It Takes A Village To Raise A Doctor

It Takes A Village To Raise A Doctor

As a student, I've realized that a doctor's most important job is to transform a patient into the person they were before a disease struck them.

We've all heard the popular saying "It takes a village to raise a kid." I would say in our modern society that saying isn't really applicable. We have successful individuals who come from single-parent homes, as well as individuals who have family predicaments that prevent any sort of intervention from the outside and they grow up to be influential people as well.

However, over the past few years, I've come to think that whole statement over and I've felt the need to revive it. Although it doesn't really require a village to raise a child anymore, it does indeed take an entire metaphorical village to raise a doctor.

Now hold on. Wait, wait... I'm not saying that doctors don't come from single-parent homes or homes with special predicaments. I'm merely insinuating the idea that every situation and person that a doctor encounters in their early life has the ability to serve as that "village" that shapes them into what type of doctor they become in their later years. Hence, a pre-med's life revolves around volunteering, shadowing, research, as well as extracurricular activities.

I don't mind putting hours outside of school to dedicate time to these activities because the overall experience I have gained from them have already allowed me to save two people on different occasions. Also, I wouldn't have been able to if my pre-health advisor at Hunter College didn't present me with all these opportunities (Word of advice: the pre-health office sends out LIFE-SAVING emails. Do read them).

The advisors, the doctors, and patients you encounter, even some people you just happen to pass by, all have the capability to shape you into a better doctor; whether your experience with them was negative or positive has nothing to do with it. I've encountered many rude and challenging patients in the past few years I've been volunteering. I've also encountered some doctors who tell students that "being a doctor isn't worth it because hours are endless and patients are annoying."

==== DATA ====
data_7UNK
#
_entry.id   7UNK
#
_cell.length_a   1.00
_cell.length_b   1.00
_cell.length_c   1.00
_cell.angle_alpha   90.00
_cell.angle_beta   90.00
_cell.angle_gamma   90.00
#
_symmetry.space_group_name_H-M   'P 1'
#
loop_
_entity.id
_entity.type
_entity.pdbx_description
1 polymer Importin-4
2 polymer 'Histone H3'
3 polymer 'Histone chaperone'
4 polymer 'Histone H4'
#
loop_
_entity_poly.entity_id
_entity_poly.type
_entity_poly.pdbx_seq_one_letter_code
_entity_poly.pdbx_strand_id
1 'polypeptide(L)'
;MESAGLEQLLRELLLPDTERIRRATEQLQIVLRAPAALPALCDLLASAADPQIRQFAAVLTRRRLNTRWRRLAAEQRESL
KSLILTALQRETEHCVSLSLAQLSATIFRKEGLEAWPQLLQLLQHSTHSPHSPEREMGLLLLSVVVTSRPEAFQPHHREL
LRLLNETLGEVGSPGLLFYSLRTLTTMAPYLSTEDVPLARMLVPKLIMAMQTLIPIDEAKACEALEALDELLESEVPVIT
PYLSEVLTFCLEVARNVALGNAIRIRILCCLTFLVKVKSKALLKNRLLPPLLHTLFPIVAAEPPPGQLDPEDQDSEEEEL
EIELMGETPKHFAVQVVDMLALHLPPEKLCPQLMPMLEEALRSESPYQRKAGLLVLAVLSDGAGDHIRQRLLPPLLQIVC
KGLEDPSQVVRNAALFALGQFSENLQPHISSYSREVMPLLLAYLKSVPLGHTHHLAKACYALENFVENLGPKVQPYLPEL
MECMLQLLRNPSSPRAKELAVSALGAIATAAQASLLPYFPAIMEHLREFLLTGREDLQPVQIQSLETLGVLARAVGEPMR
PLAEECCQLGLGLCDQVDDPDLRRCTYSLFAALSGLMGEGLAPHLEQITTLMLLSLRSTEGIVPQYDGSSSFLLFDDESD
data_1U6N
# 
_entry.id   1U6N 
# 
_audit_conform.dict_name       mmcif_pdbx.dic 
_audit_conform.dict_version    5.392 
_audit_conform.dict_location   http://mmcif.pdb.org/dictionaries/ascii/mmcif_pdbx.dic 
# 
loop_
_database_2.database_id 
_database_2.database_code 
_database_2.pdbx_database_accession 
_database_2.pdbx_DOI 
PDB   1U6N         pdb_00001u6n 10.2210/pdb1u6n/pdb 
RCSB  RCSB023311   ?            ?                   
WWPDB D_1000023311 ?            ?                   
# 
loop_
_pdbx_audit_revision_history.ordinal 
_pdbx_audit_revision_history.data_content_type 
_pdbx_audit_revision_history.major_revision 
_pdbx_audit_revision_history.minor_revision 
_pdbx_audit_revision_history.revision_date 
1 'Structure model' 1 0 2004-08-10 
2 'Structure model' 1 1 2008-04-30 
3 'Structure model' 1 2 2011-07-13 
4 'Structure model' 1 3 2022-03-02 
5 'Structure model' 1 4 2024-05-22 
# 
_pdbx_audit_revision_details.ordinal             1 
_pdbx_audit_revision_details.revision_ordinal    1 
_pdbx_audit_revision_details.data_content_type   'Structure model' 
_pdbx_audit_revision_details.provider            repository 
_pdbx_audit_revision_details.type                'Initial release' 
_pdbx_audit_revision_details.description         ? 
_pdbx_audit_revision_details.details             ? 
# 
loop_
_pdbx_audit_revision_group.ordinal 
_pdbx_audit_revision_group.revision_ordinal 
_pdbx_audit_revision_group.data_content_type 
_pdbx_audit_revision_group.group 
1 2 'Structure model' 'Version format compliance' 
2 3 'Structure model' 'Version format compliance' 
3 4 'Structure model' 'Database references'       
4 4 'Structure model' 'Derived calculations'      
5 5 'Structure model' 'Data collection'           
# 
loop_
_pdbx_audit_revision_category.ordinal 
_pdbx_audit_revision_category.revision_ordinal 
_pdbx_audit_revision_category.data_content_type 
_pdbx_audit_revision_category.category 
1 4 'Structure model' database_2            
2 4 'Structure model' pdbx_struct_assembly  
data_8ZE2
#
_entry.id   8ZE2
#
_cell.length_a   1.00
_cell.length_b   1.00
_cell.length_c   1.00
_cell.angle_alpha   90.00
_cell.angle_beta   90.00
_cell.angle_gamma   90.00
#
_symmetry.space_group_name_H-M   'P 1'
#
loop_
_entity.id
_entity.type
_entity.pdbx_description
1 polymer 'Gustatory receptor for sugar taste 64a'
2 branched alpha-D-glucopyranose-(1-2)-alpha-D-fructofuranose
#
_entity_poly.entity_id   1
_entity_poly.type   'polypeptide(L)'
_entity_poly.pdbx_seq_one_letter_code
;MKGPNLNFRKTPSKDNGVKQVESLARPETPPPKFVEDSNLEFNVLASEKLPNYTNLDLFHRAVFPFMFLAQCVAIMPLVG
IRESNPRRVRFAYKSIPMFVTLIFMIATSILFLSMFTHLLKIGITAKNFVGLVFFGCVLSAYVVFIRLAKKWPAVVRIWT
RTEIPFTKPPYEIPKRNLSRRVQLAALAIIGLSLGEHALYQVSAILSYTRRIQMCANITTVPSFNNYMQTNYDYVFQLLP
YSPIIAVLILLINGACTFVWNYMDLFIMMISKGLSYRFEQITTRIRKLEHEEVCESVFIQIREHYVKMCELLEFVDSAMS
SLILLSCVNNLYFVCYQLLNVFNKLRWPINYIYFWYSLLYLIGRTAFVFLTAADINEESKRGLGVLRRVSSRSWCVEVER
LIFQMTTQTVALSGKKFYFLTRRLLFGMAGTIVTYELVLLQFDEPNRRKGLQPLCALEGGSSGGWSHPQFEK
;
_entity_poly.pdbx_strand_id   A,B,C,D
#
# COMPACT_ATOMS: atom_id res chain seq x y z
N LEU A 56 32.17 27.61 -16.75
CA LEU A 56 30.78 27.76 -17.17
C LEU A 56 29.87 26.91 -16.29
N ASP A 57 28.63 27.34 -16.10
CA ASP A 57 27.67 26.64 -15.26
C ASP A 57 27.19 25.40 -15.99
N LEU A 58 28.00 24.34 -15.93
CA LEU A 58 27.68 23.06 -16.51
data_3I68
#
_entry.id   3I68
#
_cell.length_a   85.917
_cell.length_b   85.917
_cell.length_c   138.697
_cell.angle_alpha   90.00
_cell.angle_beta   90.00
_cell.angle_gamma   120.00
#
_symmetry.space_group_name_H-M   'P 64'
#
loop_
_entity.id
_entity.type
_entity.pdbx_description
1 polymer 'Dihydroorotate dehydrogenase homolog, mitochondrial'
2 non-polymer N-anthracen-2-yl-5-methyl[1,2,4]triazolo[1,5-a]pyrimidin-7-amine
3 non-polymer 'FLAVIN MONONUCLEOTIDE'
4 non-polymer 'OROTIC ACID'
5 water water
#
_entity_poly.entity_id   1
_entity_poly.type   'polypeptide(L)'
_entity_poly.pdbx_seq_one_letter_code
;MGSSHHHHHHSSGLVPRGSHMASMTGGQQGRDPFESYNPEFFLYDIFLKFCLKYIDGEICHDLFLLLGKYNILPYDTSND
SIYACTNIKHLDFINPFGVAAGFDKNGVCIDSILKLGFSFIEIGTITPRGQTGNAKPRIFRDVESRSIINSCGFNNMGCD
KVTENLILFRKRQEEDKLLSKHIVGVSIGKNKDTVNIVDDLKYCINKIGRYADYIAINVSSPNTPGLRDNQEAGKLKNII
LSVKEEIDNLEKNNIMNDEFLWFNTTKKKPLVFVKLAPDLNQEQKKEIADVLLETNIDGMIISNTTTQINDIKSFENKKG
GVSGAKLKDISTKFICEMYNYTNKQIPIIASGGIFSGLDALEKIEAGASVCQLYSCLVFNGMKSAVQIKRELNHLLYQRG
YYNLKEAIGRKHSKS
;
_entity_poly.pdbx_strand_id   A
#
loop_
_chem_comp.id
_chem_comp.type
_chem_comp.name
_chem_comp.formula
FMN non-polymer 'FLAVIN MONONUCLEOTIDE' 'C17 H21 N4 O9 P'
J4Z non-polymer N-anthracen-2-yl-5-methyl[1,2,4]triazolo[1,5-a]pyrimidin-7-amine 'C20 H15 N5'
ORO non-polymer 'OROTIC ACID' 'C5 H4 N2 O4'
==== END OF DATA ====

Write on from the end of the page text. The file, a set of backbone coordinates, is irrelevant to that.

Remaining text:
But you know what? Even those situations have taught me to be patient and not take every single word that a doctor says to heart. Because if I really thought that patients "were annoying" and "hours were endless" I wouldn't be a pre-med student. You can't judge a patient because of who they are as a patient; first of all, they are humans. When hurt, every normal person lashes out, some more so than others. As a student, I've realized that a doctor's most important job is to transform a patient into the person they were before a disease struck them.

This article is first and foremost dedicated to Ms. Kemile Jackson and lastly to all the amazing people at NYPBMH.

Cover Image Credit: Hush Naidoo / Unsplash

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Stop Discourging Future Teachers

One day, you'll be thankful for us.

“What do you want to be when you grow up?" It seems like this is the question we heard from the time we were able to talk. Our answers started out as whatever movie or action figure was popular that year. I personally was going to be Cinderella and shoot spider webs out of my wrists at the same time. The next phase was spent choosing something that we read about in a book or saw in movies. We were aspiring to be actors, skydivers, and astronauts.

After we realized NASA may not necessarily be interested in every eager 10-year-old, we went through the unknown stage. This chapter of life can last a year or for some, forever. I personally did not have a long “unknown" stage. I knew I was going to be a teacher, more specifically I knew I wanted to do elementary or special education. I come from a family of educators, so it was no surprise that at all the Thanksgiving and Christmas functions I had actually figured it out. The excitement of knowing what to do with the rest of my life quickly grew and then began to dwindle just as fast.


"Well, looks like you'll be broke all your life."

“That's a lot of paperwork."

“If I could go back and do it again, I wouldn't choose this."